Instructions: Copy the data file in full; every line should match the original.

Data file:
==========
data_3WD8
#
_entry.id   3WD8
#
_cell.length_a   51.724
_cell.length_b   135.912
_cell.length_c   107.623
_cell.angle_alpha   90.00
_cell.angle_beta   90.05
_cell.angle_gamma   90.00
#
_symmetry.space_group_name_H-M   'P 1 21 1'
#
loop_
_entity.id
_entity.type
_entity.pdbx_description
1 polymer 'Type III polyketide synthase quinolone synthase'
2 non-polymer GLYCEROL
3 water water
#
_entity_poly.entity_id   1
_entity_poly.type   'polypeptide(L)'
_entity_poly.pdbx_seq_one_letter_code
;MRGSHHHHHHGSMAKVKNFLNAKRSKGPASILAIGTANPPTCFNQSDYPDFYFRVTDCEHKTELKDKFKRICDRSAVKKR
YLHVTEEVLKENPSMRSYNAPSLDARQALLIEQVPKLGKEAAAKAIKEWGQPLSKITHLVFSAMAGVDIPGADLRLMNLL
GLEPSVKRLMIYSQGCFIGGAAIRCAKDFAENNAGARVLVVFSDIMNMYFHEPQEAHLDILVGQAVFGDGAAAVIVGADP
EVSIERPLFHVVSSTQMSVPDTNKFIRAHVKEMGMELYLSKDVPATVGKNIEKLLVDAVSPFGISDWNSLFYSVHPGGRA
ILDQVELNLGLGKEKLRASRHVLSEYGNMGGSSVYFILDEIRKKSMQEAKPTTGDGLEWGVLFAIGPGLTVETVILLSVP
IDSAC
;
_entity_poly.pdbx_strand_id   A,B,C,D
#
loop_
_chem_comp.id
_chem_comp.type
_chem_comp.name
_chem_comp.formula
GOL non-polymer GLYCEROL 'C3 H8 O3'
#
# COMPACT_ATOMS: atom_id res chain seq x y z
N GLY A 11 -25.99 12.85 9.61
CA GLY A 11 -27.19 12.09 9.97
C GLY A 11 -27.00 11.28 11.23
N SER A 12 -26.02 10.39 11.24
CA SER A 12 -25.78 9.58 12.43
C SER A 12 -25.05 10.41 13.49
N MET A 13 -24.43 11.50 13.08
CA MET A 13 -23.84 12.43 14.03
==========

data_3WD8
#
_entry.id   3WD8
#
_cell.length_a   51.724
_cell.length_b   135.912
_cell.length_c   107.623
_cell.angle_alpha   90.00
_cell.angle_beta   90.05
_cell.angle_gamma   90.00
#
_symmetry.space_group_name_H-M   'P 1 21 1'
#
loop_
_entity.id
_entity.type
_entity.pdbx_description
1 polymer 'Type III polyketide synthase quinolone synthase'
2 non-polymer GLYCEROL
3 water water
#
_entity_poly.entity_id   1
_entity_poly.type   'polypeptide(L)'
_entity_poly.pdbx_seq_one_letter_code
;MRGSHHHHHHGSMAKVKNFLNAKRSKGPASILAIGTANPPTCFNQSDYPDFYFRVTDCEHKTELKDKFKRICDRSAVKKR
YLHVTEEVLKENPSMRSYNAPSLDARQALLIEQVPKLGKEAAAKAIKEWGQPLSKITHLVFSAMAGVDIPGADLRLMNLL
GLEPSVKRLMIYSQGCFIGGAAIRCAKDFAENNAGARVLVVFSDIMNMYFHEPQEAHLDILVGQAVFGDGAAAVIVGADP
EVSIERPLFHVVSSTQMSVPDTNKFIRAHVKEMGMELYLSKDVPATVGKNIEKLLVDAVSPFGISDWNSLFYSVHPGGRA
ILDQVELNLGLGKEKLRASRHVLSEYGNMGGSSVYFILDEIRKKSMQEAKPTTGDGLEWGVLFAIGPGLTVETVILLSVP
IDSAC
;
_entity_poly.pdbx_strand_id   A,B,C,D
#
loop_
_chem_comp.id
_chem_comp.type
_chem_comp.name
_chem_comp.formula
GOL non-polymer GLYCEROL 'C3 H8 O3'
#
# COMPACT_ATOMS: atom_id res chain seq x y z
N GLY A 11 -25.99 12.85 9.61
CA GLY A 11 -27.19 12.09 9.97
C GLY A 11 -27.00 11.28 11.23
N SER A 12 -26.02 10.39 11.24
CA SER A 12 -25.78 9.58 12.43
C SER A 12 -25.05 10.41 13.49
N MET A 13 -24.43 11.50 13.08
CA MET A 13 -23.84 12.43 14.03